Updated: Feb 12
In education, intrinsic motivation can be described as when a student’s desire to learn takes priority over all other motivations. Sounds simple, but unfortunately, most students are primarily motivated by the external status they receive from good grades. One of the most straightforward ways that we can cultivate intrinsic motivation through our teaching is to ensure that students understand the information's value to them.
Communicating this value to the student can be done by explicitly pointing out the information's value outside of the classroom. When we make the connections between the classroom and real life clear to our students, students become intrinsically motivated to learn the information because they can see its value to them. They are no longer motivated by the grade, they are motivated to learn what they need to know.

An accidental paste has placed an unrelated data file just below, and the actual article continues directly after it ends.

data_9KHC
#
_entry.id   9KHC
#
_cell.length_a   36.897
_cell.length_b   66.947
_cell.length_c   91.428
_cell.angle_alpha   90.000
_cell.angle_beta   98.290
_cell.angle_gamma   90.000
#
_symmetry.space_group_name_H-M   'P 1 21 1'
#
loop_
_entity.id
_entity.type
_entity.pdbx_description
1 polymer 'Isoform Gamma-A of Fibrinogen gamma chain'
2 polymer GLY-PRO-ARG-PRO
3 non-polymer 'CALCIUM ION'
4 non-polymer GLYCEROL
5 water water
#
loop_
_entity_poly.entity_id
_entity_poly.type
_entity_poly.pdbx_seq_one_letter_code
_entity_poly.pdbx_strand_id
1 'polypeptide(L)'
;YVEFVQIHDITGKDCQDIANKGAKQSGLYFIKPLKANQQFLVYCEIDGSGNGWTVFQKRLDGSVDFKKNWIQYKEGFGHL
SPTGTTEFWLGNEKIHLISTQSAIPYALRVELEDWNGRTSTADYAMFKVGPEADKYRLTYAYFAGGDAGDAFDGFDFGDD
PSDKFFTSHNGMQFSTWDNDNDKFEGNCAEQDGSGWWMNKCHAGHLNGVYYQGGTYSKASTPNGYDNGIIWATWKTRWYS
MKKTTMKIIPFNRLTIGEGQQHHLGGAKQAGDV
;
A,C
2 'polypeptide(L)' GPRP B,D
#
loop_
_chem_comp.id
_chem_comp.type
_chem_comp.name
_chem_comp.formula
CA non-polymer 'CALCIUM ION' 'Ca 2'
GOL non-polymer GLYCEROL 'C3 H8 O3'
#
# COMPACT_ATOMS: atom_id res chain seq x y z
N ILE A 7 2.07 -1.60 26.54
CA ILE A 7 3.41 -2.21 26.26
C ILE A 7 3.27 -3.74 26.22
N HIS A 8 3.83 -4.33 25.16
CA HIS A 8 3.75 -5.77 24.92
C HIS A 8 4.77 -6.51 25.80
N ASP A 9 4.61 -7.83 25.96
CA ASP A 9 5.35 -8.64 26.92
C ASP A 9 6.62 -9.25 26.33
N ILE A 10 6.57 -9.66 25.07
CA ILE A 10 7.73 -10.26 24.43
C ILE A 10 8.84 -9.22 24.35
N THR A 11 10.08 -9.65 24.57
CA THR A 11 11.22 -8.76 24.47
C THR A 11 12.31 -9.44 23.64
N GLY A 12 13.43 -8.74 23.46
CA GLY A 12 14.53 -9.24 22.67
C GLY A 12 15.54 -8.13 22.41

When teaching any concept, instructors should illustrate that concept in another context in order to ground the new information in an existing framework in the student’s mind, and provide a real life relationship. Consider word problems in math. Their purpose is to demonstrate the real life applications of math, as well as to keep the student engaged. Thankfully, this approach can be applied in any subject. As educators, we simply need to be in the habit of asking ourselves why the students need to know the information, and we can't succumb to superficial answers about course or program requirements.
Be explicit about the fact that the information has value outside of the classroom, and encourage students to make their own connections between the content and real life. Before long, students can form a habit of identifying these relationships for themselves and favoring intrinsic motivations over extrinsic ones in regard to their education.